I love interaction and scientific dicussion. Never be afraid to ask me questions. I may not have the answer, but I'll be damned if I haven't learned how to do a good, quick Google Scholar search to find out.
In addition I like to look at non-science related cute animal pictures, art and funny comics too :)
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A sensor that measures the amount of active antibodies in the blood stream is paving the way for personalised treatments for bacterial diseases, perhaps spelling the end of the superbug era.
Researchers have developed a new method involving the use of nano-sized levers as sensors to rapidly measure the level of antibiotic molecules in the blood as well as how effective the antibiotic is at dealing with the bacteria. This could pave the way for personalised treatment of bacterial diseases.
“Some of our most effective antibiotics are like termites eating away at the walls of a wooden house – they attack bacterial cell walls so they eventually collapse,” said Professor Matt Cooper, from The University of Queensland’s Institute for Molecular Bioscience.
“But competing molecules in the blood can bind to antibiotics and prevent them from working, meaning there are less molecules free to exert force on bacterial cell walls.
“The sensor we developed, one billionth of a metre in size, can detect the bending that occurs in a cell wall when it is assaulted by antibiotics. The sensor enables us to measure how many antibiotic molecules are free in the blood to attack bacteria and treat the infection based upon how much force they exert onto the wall.”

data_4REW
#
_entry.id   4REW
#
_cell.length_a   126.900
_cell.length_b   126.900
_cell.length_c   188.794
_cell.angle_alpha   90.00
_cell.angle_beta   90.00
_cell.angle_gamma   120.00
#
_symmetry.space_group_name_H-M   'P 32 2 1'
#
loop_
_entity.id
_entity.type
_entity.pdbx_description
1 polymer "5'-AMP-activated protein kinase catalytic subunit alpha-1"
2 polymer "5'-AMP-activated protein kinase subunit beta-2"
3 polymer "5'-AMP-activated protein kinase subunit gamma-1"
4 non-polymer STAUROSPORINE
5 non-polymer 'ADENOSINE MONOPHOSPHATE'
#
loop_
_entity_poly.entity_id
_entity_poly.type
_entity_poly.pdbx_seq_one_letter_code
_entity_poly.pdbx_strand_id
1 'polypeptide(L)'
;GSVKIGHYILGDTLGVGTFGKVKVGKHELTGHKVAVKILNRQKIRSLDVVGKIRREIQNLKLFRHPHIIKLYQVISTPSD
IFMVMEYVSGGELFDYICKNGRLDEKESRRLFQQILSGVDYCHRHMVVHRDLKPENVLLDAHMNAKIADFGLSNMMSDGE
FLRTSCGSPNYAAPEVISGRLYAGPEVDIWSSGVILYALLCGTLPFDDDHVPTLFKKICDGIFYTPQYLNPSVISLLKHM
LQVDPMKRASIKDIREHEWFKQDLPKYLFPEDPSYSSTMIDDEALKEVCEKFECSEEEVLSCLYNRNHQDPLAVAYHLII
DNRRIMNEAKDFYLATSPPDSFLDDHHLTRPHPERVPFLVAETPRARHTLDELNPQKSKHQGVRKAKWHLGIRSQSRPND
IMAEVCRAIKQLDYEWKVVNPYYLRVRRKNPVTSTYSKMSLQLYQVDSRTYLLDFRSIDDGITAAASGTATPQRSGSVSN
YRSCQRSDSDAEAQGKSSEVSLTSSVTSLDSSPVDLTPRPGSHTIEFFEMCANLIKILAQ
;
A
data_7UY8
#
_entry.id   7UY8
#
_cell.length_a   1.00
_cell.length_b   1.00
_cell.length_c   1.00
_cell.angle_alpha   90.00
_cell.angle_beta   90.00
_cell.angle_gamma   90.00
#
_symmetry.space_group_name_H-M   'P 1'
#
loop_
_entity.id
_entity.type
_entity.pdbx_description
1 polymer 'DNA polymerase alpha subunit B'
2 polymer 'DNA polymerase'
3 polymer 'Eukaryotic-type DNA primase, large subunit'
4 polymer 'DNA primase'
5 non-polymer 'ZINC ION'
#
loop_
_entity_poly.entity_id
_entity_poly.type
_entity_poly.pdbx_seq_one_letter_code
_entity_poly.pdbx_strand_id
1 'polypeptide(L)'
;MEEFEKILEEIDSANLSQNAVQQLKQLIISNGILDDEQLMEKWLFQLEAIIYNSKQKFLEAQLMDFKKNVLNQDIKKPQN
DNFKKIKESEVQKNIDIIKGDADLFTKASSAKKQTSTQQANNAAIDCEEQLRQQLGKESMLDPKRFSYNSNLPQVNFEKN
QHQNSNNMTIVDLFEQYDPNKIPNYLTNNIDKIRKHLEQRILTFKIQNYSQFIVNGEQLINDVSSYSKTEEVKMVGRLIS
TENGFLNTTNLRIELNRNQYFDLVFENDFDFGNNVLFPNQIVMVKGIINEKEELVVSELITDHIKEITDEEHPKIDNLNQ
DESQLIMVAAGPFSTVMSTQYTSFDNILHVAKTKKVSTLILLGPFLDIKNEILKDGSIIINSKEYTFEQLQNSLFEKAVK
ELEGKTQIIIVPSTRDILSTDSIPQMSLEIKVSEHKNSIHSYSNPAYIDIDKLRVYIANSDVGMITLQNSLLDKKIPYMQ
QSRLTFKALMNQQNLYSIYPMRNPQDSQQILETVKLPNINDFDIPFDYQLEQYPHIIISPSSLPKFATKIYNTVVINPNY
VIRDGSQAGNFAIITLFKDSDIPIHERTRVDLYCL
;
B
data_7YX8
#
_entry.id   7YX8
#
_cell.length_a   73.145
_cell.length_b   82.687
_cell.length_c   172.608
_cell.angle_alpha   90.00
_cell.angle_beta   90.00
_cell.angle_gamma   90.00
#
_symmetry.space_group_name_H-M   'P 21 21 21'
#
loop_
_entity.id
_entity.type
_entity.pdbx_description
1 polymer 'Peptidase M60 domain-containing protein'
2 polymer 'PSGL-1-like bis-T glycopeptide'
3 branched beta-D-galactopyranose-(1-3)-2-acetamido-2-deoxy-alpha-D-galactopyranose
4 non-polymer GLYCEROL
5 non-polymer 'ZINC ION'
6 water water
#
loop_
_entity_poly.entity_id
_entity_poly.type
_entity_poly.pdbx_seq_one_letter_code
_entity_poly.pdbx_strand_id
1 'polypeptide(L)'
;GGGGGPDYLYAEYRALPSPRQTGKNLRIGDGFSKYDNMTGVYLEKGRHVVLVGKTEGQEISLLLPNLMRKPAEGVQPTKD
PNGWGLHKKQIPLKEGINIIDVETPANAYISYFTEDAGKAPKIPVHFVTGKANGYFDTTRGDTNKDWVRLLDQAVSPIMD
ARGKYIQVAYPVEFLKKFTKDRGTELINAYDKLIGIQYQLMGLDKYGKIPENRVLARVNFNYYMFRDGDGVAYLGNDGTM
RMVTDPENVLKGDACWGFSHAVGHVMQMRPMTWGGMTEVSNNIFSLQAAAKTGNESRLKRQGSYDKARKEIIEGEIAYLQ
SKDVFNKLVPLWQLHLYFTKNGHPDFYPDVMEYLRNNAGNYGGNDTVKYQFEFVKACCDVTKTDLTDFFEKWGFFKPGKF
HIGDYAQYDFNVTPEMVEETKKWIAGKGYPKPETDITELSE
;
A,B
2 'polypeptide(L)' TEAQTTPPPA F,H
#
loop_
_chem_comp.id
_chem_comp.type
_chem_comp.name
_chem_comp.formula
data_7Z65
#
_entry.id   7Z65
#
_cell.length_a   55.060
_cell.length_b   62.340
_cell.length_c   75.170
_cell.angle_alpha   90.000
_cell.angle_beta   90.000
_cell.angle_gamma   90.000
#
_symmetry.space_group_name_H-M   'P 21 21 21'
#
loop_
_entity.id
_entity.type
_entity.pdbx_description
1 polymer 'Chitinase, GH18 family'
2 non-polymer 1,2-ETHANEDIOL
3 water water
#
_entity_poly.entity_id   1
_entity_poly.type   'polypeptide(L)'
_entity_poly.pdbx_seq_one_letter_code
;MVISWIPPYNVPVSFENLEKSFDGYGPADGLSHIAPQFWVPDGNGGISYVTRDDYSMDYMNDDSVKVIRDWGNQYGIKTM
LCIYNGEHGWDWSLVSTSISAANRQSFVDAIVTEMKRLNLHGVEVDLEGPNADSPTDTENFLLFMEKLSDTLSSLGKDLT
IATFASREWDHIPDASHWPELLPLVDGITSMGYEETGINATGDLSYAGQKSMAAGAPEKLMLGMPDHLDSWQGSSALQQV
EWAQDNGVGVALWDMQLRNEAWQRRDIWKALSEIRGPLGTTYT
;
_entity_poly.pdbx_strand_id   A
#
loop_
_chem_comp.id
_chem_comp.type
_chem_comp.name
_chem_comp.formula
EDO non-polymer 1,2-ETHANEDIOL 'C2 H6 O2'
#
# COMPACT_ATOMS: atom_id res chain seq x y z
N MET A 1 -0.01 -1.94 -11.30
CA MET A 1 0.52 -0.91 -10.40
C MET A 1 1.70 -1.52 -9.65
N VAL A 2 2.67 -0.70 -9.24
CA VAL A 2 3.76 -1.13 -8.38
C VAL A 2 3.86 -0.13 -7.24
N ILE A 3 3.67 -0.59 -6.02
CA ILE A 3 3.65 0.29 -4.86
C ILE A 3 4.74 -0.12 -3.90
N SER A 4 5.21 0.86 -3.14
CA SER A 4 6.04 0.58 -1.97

Superbug MRSA Image: DTKUTOO/Shutterstock
From The Scientist
More info: http://bit.ly/1lw3Ygb
© Donald M. Jones http://bit.ly/OWcibH
Read more: http://goo.gl/d0PuLn
Publication: Contribution of Orb2A Stability in Regulated Amyloid-Like Oligomerization of Drosophila Orb2. PLoS Biology, 2014 doi: 10.1371/journal.pbio.1001786
Image: Colour-enhanced image of prion particles (orange)
Image credit: R. Dourmashkin, Wellcome Images
Words to live by in life too
Top 8 Things You Didn’t Know About Daylight Saving Time
The history of DST:
Hudson was born in England and then moved to New Zealand when he was 16. His insect collection is housed in the Museum of New Zealand Te Papa Tongarewa.
Hudson published his first paper at the age of 14… ahem, start working on those manuscripts, entomologists.
Wikipedia article on George Vernon Hudson:
Image: Male Wellington tree weta, one of New Zealand’s coolest insects
Credit: Tony Wills; Wikimedia Commons CC
:O who was the cadaver?!?!?!
The cadavers were individuals aged 70+ who died of natural causes and were part of the body donation program
T’was a very strong, existential experience.
Alas, I was not the fainter of the group (though I was feeling a bit light headed).
Points of interest included seeing how small and fragile the pancreas, thymus and appendix are (the latter looks like a frog leg), how rock hard the heart, uterus and liver become and how undigested and preserved food feels like solidified clay lumps in the intestines.
I’m excited to get into the real nitty gritty of human biology over the next several weeks.
Yay anatomy :)
From Go ahead, BUG me